providing molds with uniformly shaped concave surfaces and spincasting in said molds a series of polymerizable mixtures,
wherein the contact lenses with differently shaped concave lens surfaces are obtained by varying a ratio of monomers and an organic diluent in the series of polymerizable mixtures.
2. The process according to claim 1, wherein said contact lenses are hydrogel lenses.
3. The process according to claim 2, wherein said contact lenses are silicone hydrogel lenses, said polymerizable mixtures comprising a hydrophilic monomer, a silicone-containing monomer and the organic diluent.
4. The process according to claim 3, wherein the silicone-containing monomer is selected from the group consisting of silicone-containing vinyl carbonate prepolymers and silicone-containing vinyl carbamate prepolymers.
5. The process according to claim 3, wherein the silicone-containing monomer is a silicone-containing urethane prepolymer.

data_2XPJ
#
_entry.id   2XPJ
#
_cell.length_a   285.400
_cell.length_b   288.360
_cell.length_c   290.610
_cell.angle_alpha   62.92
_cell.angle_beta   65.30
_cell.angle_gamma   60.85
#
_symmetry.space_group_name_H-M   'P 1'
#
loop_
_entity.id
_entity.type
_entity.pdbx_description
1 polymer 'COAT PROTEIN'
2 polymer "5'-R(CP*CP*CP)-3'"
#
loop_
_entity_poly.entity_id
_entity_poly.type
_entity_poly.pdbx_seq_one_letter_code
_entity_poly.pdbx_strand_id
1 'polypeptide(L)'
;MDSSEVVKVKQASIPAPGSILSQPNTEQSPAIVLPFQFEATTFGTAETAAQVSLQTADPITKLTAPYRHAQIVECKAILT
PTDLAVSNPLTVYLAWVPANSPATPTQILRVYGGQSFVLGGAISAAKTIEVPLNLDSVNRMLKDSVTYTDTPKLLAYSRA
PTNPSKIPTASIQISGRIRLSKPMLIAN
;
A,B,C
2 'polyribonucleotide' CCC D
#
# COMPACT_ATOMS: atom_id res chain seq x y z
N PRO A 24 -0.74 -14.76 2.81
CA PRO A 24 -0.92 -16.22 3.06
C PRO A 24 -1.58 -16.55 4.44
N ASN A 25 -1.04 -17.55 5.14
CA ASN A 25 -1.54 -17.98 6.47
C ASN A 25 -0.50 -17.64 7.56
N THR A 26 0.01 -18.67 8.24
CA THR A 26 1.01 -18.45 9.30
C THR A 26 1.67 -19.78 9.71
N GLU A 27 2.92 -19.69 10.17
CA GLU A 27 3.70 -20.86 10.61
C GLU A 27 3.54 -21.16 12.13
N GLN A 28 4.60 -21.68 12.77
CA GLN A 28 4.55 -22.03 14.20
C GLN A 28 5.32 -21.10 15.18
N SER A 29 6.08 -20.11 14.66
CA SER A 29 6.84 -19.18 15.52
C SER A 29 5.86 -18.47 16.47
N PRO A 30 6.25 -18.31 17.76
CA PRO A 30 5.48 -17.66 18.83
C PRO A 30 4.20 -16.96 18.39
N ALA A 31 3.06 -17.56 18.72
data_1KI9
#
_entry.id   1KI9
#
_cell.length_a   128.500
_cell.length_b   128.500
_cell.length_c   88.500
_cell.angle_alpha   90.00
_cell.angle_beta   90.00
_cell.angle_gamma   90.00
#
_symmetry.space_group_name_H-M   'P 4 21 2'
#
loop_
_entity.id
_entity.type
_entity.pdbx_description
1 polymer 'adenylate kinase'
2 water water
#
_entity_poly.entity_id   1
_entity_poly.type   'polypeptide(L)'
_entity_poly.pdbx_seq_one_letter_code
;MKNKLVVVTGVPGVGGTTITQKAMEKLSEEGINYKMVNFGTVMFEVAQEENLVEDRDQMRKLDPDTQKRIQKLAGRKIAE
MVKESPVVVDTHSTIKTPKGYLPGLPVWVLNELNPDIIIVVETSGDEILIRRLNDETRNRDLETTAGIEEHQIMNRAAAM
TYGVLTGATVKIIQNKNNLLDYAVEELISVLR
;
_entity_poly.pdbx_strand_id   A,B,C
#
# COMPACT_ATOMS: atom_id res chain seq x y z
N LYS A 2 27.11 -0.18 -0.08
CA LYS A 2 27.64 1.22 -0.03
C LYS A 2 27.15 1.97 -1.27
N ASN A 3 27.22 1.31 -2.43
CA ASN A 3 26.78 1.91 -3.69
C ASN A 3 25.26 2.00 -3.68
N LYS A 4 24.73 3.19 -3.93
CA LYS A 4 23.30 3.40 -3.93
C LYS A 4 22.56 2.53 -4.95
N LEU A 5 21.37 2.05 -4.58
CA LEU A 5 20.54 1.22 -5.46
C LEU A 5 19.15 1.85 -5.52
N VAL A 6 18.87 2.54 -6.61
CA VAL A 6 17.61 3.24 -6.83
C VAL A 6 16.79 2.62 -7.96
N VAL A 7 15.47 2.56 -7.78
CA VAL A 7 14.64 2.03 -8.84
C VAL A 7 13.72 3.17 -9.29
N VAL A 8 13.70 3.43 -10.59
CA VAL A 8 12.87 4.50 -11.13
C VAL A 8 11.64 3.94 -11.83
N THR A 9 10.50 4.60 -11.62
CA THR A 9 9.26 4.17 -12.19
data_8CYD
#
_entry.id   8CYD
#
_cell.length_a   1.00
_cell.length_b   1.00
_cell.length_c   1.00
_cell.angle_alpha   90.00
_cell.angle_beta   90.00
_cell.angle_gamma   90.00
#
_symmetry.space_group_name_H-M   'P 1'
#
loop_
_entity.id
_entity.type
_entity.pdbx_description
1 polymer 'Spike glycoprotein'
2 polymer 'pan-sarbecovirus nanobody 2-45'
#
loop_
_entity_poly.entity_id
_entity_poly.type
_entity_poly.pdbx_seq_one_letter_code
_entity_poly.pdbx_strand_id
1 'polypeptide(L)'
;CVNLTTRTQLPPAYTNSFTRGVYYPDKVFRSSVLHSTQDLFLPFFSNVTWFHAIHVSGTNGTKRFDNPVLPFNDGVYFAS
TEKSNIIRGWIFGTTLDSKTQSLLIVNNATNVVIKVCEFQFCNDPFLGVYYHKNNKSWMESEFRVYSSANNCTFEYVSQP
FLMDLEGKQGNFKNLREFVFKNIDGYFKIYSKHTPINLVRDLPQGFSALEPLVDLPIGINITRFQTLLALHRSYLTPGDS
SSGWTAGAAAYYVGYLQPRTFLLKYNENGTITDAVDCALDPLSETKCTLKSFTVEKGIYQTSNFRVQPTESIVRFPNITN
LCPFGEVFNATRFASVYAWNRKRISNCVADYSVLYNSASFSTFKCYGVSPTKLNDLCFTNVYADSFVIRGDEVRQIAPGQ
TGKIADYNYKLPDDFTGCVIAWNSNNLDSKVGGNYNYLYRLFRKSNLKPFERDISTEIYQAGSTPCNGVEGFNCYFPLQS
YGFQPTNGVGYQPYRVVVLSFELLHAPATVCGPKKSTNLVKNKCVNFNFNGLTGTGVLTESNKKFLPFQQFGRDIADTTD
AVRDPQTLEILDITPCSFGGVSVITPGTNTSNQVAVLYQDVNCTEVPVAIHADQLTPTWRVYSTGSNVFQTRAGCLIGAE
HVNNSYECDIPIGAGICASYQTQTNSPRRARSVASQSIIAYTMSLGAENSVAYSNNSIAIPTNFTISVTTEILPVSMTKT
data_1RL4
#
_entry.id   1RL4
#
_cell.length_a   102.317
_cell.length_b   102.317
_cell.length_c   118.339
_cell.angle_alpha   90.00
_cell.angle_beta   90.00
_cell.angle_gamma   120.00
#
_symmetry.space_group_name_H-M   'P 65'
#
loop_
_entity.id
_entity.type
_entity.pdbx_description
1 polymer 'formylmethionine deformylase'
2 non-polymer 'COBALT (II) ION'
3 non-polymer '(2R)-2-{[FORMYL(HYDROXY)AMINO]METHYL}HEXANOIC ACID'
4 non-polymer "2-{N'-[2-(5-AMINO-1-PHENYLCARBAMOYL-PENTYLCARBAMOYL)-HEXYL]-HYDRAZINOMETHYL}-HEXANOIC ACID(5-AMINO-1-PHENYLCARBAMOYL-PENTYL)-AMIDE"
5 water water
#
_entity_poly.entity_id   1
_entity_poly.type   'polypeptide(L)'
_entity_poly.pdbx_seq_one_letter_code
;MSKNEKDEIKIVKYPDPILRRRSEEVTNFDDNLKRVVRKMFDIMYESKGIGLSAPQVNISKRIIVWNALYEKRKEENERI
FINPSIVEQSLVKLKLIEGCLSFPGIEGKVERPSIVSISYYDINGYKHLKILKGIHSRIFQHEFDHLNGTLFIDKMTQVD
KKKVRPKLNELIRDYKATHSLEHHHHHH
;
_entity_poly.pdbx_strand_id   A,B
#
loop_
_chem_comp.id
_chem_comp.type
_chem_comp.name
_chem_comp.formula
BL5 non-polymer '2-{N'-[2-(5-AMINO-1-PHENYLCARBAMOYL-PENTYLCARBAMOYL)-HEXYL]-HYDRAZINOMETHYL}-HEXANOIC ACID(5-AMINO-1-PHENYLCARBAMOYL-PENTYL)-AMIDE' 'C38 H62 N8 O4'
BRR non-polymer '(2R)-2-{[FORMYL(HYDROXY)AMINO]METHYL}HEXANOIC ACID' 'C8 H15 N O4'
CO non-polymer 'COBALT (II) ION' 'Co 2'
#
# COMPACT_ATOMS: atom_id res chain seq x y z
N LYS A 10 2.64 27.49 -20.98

6. The process according to claim 1, wherein the organic diluent is a monohydric aliphatic alcohol.
7. The process according to claim 6, wherein the organic diluent is selected from the group consisting of n-hexanol and n-nonanol.
8. The process according to claim 1, wherein the ratio of the monomers to the organic diluent in said series of polymerizable mixtures is varied within a range of 1.5 to 20.
9. The process according to claim 1, wherein the amount of the organic diluent in said series of polymerizable mixtures is varied within a range of 5 to 60 parts by weight.
10. The process according to claim 9, wherein the amount of the organic diluent in said series of polymerizable mixtures is varied within a range of 5 to 40 parts by weight.
11. The process according to claim 9, wherein the polymerizable mixtures in said series have a uniform volume.
12. The process according to claim 1, wherein the polymerizable mixtures in said series have a uniform volume.